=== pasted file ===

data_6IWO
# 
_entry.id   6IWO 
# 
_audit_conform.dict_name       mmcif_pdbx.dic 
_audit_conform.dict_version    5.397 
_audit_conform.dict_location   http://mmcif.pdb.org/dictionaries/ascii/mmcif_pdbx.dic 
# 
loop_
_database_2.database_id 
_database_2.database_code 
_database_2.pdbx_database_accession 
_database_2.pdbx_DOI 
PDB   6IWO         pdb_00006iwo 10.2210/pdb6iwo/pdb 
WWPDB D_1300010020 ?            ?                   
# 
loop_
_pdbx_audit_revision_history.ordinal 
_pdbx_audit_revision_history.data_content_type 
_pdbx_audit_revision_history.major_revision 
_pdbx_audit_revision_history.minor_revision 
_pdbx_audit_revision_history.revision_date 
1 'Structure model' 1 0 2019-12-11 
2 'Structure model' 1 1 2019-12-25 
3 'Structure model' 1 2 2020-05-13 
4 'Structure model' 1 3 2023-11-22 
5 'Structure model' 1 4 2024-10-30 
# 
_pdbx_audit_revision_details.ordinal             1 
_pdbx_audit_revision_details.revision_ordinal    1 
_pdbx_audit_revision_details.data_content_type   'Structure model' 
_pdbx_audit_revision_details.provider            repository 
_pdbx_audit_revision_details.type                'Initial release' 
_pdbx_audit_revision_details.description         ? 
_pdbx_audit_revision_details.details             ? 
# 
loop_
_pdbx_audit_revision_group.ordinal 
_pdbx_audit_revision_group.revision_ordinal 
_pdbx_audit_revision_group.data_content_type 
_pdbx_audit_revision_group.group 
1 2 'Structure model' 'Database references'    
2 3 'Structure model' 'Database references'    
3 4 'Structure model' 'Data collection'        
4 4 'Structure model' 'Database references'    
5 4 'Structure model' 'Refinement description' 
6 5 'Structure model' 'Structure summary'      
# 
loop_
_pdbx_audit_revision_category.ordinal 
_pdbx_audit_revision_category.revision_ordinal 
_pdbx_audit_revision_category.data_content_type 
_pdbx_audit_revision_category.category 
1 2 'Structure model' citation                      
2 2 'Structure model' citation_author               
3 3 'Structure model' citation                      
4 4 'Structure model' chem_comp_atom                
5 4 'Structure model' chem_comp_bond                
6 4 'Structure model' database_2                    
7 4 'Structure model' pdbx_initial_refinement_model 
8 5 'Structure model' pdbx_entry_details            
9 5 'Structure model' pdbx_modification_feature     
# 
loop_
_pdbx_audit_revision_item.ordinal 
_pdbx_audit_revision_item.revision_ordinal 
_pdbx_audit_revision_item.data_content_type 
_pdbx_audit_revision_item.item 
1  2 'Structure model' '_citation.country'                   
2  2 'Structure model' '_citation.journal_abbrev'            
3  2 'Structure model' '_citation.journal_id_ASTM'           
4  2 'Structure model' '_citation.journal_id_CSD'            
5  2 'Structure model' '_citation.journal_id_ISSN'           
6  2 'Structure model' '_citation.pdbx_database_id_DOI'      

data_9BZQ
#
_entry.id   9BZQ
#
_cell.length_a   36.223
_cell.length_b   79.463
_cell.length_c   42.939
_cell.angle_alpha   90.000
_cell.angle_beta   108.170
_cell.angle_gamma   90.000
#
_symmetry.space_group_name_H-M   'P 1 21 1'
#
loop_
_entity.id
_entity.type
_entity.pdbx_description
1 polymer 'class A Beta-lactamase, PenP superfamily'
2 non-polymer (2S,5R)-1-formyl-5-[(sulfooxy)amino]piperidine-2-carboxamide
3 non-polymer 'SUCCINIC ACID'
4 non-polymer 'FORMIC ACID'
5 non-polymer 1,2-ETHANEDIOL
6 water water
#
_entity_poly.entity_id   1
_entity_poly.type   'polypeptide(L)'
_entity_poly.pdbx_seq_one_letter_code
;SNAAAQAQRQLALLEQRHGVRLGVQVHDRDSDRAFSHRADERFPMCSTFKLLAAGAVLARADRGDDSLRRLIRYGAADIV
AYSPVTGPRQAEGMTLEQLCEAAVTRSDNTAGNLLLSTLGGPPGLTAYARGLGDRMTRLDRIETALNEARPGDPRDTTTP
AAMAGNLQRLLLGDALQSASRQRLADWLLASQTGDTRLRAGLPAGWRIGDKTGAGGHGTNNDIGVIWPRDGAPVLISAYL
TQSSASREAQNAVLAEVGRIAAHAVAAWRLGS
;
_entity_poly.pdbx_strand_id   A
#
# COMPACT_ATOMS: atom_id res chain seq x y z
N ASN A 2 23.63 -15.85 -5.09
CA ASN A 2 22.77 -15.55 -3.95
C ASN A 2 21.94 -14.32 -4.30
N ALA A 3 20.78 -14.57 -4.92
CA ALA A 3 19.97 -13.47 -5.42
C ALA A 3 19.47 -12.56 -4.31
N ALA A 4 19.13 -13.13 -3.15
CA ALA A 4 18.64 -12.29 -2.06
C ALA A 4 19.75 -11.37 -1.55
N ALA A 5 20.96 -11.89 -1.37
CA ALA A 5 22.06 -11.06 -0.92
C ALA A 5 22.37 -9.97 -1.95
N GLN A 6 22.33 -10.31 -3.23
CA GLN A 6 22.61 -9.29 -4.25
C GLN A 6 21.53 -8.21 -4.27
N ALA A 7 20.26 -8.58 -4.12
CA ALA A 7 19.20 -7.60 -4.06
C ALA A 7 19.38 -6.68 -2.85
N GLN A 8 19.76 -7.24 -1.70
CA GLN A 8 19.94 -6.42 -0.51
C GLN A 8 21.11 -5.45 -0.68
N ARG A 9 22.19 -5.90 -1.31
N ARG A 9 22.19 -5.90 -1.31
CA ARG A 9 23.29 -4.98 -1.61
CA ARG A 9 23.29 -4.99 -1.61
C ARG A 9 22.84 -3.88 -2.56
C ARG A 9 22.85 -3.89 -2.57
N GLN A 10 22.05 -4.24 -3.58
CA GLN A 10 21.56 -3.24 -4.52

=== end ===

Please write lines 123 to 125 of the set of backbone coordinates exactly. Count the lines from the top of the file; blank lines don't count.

CA GLN A 6 22.61 -9.29 -4.25
C GLN A 6 21.53 -8.21 -4.27
N ALA A 7 20.26 -8.58 -4.12